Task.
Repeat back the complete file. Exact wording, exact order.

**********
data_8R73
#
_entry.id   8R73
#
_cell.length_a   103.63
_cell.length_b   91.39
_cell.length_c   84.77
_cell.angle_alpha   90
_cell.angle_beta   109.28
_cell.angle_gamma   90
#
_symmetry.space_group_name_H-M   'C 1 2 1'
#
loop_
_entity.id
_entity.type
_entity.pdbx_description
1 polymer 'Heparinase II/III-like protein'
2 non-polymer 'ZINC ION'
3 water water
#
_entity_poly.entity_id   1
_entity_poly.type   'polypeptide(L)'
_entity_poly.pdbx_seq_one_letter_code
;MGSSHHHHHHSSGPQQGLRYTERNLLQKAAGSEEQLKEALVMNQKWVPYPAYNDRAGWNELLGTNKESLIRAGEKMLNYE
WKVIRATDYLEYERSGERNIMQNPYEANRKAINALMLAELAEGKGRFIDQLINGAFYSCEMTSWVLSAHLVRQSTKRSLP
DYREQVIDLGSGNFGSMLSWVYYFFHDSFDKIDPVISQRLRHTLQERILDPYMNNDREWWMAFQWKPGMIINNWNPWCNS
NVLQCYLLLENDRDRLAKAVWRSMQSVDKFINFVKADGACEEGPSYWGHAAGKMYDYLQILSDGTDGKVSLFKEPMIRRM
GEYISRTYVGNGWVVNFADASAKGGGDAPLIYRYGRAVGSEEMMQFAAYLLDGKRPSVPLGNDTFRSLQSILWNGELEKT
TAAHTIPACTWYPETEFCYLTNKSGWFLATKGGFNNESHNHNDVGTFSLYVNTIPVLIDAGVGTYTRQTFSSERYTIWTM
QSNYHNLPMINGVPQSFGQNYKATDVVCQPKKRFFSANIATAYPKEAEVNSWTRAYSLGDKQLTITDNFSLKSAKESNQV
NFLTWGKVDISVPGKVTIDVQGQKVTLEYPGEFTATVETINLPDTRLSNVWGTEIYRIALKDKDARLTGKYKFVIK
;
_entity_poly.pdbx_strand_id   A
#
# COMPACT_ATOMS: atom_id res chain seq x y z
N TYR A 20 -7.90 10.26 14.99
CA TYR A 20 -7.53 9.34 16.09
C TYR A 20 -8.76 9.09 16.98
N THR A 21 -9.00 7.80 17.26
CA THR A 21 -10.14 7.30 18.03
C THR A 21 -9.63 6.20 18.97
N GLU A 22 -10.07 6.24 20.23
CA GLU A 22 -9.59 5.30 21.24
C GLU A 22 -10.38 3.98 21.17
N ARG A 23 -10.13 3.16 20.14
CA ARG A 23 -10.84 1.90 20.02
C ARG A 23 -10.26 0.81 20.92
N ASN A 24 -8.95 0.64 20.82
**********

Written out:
data_8R73
#
_entry.id   8R73
#
_cell.length_a   103.63
_cell.length_b   91.39
_cell.length_c   84.77
_cell.angle_alpha   90
_cell.angle_beta   109.28
_cell.angle_gamma   90
#
_symmetry.space_group_name_H-M   'C 1 2 1'
#
loop_
_entity.id
_entity.type
_entity.pdbx_description
1 polymer 'Heparinase II/III-like protein'
2 non-polymer 'ZINC ION'
3 water water
#
_entity_poly.entity_id   1
_entity_poly.type   'polypeptide(L)'
_entity_poly.pdbx_seq_one_letter_code
;MGSSHHHHHHSSGPQQGLRYTERNLLQKAAGSEEQLKEALVMNQKWVPYPAYNDRAGWNELLGTNKESLIRAGEKMLNYE
WKVIRATDYLEYERSGERNIMQNPYEANRKAINALMLAELAEGKGRFIDQLINGAFYSCEMTSWVLSAHLVRQSTKRSLP
DYREQVIDLGSGNFGSMLSWVYYFFHDSFDKIDPVISQRLRHTLQERILDPYMNNDREWWMAFQWKPGMIINNWNPWCNS
NVLQCYLLLENDRDRLAKAVWRSMQSVDKFINFVKADGACEEGPSYWGHAAGKMYDYLQILSDGTDGKVSLFKEPMIRRM
GEYISRTYVGNGWVVNFADASAKGGGDAPLIYRYGRAVGSEEMMQFAAYLLDGKRPSVPLGNDTFRSLQSILWNGELEKT
TAAHTIPACTWYPETEFCYLTNKSGWFLATKGGFNNESHNHNDVGTFSLYVNTIPVLIDAGVGTYTRQTFSSERYTIWTM
QSNYHNLPMINGVPQSFGQNYKATDVVCQPKKRFFSANIATAYPKEAEVNSWTRAYSLGDKQLTITDNFSLKSAKESNQV
NFLTWGKVDISVPGKVTIDVQGQKVTLEYPGEFTATVETINLPDTRLSNVWGTEIYRIALKDKDARLTGKYKFVIK
;
_entity_poly.pdbx_strand_id   A
#
# COMPACT_ATOMS: atom_id res chain seq x y z
N TYR A 20 -7.90 10.26 14.99
CA TYR A 20 -7.53 9.34 16.09
C TYR A 20 -8.76 9.09 16.98
N THR A 21 -9.00 7.80 17.26
CA THR A 21 -10.14 7.30 18.03
C THR A 21 -9.63 6.20 18.97
N GLU A 22 -10.07 6.24 20.23
CA GLU A 22 -9.59 5.30 21.24
C GLU A 22 -10.38 3.98 21.17
N ARG A 23 -10.13 3.16 20.14
CA ARG A 23 -10.84 1.90 20.02
C ARG A 23 -10.26 0.81 20.92
N ASN A 24 -8.95 0.64 20.82